Below is the entrance to the exhibition in a beautiful building designed by I.M. Pei. Above, on the foreground, hangs an Alexander Calder mobile.
Roy Lichtenstein was inspired by comics and tried to represent comic strips in painting. But whereas comics tell a story in multiple frames, Lichtenstein tried to tell the same story in more-or-less a single frame, by playing with composition. He repositioned figures at different angles to achieve maximum impact and to reorient the viewer to focus on the most compelling part of a scene.
Early in his career, he did not paint by large brush strokes, preferring to draw lines and dots instead. He practiced the brushstroke until he mastered it in his unique style, influenced by a Western comic strips.
At a later stage in his career, he painted his own versions of the work of other influential painters, including a Picasso and a Matisse below in the background.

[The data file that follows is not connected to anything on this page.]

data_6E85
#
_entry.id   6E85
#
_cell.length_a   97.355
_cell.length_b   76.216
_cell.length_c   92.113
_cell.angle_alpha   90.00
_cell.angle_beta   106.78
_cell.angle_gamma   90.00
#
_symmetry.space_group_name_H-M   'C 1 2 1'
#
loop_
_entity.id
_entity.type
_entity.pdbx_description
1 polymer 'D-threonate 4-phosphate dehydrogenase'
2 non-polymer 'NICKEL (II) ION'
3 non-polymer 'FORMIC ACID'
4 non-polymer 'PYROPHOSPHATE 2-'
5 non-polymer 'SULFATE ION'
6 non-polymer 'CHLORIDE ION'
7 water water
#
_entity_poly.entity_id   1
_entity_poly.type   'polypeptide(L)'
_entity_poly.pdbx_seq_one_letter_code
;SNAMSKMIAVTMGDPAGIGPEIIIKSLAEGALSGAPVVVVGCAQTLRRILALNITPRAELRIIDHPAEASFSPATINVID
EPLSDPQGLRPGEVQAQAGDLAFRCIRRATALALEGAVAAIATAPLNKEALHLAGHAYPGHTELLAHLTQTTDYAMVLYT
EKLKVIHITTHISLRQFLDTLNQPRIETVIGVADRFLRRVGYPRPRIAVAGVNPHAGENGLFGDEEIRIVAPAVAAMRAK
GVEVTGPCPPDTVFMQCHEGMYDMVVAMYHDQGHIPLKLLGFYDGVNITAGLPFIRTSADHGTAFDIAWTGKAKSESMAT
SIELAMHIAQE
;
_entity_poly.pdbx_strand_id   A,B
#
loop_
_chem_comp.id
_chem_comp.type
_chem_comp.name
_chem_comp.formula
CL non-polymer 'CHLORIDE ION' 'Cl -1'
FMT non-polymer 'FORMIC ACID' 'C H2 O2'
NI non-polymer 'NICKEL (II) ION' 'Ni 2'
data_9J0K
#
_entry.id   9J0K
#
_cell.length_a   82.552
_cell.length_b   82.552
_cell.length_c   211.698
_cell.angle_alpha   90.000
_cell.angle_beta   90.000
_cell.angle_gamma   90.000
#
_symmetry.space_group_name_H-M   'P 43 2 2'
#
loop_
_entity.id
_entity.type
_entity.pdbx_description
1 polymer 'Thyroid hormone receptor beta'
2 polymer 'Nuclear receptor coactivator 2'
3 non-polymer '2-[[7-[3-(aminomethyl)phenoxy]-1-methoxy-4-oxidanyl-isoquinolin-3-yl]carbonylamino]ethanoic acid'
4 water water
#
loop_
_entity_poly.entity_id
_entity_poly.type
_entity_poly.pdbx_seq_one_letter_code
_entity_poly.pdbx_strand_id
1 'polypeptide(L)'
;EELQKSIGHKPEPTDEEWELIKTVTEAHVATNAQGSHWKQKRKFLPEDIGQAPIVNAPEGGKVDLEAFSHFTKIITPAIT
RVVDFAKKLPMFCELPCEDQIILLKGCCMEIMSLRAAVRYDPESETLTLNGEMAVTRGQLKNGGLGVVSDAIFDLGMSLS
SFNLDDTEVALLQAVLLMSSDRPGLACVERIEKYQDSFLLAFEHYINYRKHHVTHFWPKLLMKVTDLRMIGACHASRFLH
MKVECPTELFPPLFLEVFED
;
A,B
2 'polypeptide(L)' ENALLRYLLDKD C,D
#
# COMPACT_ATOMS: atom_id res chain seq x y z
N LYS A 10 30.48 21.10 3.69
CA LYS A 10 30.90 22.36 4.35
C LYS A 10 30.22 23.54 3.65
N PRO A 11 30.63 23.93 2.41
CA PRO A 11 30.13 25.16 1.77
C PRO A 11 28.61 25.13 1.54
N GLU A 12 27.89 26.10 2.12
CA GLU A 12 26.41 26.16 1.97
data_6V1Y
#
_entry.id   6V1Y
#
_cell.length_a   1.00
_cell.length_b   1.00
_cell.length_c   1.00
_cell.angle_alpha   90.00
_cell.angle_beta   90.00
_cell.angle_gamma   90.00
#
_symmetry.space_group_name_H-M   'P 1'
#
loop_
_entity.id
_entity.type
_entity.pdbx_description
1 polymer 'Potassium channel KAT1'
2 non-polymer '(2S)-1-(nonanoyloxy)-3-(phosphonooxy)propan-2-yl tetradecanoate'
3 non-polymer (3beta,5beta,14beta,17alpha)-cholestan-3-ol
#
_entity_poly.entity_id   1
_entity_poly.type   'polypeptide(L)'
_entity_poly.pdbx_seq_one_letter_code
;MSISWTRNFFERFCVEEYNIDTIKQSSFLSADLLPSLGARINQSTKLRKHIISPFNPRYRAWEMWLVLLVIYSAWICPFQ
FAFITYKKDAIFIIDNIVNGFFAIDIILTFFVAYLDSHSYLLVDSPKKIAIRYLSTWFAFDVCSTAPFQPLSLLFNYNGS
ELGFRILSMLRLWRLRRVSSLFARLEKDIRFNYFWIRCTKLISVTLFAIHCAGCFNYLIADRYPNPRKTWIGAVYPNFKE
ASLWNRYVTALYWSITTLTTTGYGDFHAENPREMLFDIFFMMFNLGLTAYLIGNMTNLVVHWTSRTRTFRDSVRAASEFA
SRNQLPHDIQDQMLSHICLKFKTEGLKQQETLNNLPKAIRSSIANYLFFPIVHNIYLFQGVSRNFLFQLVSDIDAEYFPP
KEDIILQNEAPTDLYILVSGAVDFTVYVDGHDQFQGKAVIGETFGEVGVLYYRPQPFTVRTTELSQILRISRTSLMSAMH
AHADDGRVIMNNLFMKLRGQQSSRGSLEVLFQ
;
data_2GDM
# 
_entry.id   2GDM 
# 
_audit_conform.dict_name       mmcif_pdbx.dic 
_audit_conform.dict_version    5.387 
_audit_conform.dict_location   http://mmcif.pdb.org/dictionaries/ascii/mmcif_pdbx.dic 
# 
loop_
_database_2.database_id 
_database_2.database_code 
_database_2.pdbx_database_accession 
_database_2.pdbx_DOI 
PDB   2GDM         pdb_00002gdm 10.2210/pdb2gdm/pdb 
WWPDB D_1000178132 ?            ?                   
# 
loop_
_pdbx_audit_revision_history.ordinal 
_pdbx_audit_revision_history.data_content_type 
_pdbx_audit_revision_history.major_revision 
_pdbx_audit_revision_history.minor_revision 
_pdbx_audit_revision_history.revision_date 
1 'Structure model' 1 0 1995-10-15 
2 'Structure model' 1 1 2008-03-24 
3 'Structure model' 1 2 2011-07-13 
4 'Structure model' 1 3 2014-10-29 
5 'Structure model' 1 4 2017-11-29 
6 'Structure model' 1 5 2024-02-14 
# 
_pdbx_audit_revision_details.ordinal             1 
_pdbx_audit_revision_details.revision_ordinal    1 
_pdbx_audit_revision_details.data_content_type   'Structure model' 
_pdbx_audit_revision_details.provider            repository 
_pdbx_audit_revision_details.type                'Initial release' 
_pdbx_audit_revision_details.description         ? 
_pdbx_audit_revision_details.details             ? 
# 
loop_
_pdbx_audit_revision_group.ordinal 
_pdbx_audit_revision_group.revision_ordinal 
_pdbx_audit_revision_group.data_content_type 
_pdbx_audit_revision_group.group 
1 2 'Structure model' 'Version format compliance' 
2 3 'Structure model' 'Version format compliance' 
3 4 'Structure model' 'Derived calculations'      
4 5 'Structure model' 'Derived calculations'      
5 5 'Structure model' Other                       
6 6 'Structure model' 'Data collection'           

He did a series of mirror paintings, trying to emulate mirrors. From a distance some achieve that illusion, but up-close they still seemed flat.
His landscape paintings are an evolution in style and technique, composed of dots and resulting in quietly beautiful pieces.
A sculpture in the outdoor Sculpture Garden, which appears flat...
...reveals its three-dimensional form when a viewer walks around it, as seen in the video below.
Another sculpture in front of the Hirshhorn Museum.